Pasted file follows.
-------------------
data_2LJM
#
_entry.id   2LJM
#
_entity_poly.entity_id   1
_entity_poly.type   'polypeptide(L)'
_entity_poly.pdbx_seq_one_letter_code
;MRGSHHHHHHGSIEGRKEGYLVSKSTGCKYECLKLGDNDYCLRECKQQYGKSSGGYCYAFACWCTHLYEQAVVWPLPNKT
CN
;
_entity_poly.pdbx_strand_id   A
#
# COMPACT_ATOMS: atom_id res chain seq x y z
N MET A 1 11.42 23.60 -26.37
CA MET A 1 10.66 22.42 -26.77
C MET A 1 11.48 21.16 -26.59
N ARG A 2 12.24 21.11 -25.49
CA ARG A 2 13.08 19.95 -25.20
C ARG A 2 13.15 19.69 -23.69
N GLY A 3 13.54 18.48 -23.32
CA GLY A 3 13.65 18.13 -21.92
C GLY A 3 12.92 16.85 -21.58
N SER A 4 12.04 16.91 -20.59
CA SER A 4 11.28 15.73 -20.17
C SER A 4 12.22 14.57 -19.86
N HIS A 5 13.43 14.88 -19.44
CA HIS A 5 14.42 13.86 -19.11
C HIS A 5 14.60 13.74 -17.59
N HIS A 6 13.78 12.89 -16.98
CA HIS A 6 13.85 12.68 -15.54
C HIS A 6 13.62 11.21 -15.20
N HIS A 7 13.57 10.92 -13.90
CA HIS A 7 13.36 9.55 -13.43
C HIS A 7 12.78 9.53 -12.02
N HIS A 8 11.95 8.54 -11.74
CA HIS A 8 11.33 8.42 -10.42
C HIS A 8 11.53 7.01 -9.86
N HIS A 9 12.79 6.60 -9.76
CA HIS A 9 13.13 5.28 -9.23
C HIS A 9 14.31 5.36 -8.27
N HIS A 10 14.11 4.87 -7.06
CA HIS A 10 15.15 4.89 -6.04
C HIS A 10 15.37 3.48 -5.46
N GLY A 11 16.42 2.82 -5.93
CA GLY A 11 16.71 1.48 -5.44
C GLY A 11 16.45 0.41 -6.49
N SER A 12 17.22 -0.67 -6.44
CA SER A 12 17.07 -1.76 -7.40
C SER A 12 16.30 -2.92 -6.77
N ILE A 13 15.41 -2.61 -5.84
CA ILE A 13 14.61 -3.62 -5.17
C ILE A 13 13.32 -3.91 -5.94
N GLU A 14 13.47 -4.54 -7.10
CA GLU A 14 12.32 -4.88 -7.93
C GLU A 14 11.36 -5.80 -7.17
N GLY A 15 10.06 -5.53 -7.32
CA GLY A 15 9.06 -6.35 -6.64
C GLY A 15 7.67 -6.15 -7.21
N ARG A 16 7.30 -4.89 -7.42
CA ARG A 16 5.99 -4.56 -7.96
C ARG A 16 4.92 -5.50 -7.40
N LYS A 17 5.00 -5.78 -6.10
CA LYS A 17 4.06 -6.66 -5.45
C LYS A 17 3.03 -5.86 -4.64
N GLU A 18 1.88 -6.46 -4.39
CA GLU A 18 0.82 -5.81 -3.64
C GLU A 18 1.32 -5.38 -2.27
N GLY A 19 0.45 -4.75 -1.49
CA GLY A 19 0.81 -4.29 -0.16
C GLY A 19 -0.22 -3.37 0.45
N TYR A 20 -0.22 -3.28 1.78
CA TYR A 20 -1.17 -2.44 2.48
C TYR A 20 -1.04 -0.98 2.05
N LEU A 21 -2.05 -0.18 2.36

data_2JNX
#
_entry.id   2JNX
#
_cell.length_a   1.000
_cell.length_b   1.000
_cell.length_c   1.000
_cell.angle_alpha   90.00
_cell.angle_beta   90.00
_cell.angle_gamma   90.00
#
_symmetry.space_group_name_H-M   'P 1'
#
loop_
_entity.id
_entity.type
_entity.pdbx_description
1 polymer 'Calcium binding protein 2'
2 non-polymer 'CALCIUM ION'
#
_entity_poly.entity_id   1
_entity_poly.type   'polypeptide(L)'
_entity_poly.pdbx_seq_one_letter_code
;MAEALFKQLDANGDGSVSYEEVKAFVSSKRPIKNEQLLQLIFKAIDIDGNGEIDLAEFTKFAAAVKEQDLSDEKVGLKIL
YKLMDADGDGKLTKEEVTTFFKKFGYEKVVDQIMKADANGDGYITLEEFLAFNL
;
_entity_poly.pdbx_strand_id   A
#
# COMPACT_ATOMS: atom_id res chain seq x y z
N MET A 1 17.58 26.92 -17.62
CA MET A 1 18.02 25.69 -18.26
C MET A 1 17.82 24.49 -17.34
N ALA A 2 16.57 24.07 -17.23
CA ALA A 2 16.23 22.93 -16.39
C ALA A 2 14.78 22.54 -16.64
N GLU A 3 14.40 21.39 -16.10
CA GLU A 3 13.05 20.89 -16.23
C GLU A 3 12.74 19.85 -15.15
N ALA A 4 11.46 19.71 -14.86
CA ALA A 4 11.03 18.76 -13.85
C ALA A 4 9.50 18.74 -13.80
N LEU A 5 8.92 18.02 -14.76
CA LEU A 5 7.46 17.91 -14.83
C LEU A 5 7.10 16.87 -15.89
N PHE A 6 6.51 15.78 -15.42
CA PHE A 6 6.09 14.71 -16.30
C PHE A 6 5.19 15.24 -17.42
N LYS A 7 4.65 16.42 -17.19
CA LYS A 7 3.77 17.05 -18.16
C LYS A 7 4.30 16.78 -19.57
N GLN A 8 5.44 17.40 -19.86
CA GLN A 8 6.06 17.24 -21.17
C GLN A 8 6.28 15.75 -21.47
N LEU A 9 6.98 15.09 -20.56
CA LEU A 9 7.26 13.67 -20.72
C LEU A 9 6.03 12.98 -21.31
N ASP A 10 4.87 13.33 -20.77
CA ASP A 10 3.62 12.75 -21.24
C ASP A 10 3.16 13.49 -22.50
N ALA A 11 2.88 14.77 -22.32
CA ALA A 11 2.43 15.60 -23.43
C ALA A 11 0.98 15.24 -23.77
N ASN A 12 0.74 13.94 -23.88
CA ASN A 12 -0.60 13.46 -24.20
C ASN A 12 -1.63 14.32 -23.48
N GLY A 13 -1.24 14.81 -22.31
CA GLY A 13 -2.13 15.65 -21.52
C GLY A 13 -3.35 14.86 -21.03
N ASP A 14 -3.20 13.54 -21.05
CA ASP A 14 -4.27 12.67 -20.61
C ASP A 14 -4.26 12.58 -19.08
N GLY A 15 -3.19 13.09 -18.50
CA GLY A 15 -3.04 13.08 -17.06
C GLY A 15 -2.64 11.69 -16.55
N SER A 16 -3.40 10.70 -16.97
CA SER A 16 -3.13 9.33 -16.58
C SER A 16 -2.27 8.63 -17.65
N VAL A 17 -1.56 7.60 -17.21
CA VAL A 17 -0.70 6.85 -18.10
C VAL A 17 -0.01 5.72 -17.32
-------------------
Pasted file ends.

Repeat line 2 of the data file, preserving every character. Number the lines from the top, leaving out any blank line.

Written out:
#